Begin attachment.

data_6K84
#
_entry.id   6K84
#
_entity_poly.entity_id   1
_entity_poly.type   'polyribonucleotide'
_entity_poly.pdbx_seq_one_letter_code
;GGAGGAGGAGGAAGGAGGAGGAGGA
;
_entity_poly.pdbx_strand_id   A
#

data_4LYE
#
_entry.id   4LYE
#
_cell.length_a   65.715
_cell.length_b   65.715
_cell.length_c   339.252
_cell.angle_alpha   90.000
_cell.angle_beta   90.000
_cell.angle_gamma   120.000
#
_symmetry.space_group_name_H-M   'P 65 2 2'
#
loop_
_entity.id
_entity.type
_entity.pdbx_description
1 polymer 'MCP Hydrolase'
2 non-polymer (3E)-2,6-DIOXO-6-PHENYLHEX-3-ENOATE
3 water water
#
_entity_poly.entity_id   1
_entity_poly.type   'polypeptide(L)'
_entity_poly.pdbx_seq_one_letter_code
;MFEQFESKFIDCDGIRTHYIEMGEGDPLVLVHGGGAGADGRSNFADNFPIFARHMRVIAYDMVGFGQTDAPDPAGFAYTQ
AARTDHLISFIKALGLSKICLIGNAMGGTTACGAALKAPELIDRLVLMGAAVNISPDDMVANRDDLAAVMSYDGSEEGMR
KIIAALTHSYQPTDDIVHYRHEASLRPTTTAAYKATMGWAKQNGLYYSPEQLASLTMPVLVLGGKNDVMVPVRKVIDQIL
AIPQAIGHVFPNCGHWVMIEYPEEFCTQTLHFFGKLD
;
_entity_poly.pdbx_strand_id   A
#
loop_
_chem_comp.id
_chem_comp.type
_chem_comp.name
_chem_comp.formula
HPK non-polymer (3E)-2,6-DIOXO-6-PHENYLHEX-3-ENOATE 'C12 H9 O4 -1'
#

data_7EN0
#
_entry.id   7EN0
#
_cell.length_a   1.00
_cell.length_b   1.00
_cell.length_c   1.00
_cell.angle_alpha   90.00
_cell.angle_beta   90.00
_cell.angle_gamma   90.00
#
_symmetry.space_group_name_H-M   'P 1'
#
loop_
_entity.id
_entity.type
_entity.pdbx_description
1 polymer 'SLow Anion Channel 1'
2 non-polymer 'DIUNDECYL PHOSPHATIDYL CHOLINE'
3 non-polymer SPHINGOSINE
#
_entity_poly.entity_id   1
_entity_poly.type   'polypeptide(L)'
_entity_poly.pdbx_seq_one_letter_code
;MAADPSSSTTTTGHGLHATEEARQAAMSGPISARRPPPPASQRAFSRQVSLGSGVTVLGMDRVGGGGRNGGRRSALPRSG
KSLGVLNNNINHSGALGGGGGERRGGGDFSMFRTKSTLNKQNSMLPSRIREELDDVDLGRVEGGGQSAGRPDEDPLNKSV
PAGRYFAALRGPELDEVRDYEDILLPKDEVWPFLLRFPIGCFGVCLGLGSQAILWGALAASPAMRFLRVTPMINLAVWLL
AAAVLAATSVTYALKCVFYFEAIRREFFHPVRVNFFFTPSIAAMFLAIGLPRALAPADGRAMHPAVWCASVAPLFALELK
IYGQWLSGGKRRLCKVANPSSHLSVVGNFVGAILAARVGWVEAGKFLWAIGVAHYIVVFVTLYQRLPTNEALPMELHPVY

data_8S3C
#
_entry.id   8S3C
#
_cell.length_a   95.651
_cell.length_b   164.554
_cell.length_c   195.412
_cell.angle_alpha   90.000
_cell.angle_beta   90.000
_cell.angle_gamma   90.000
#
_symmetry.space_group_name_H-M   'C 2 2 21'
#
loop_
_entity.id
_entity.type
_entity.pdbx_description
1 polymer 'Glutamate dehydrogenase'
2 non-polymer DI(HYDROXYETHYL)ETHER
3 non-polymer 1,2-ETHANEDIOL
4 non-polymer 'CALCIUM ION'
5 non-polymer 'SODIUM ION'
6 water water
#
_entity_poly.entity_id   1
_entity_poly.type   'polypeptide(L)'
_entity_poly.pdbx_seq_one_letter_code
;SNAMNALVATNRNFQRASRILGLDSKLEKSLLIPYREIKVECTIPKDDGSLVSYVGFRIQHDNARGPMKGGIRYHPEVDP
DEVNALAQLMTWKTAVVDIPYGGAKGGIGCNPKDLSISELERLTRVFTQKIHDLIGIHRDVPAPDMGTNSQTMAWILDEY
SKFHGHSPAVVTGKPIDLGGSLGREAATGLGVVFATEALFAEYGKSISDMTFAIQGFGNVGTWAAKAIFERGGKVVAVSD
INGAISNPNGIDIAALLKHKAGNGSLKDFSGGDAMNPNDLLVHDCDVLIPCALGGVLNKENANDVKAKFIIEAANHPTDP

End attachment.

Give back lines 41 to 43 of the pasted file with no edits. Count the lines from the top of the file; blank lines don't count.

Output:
_entity_poly.pdbx_strand_id   A
#
loop_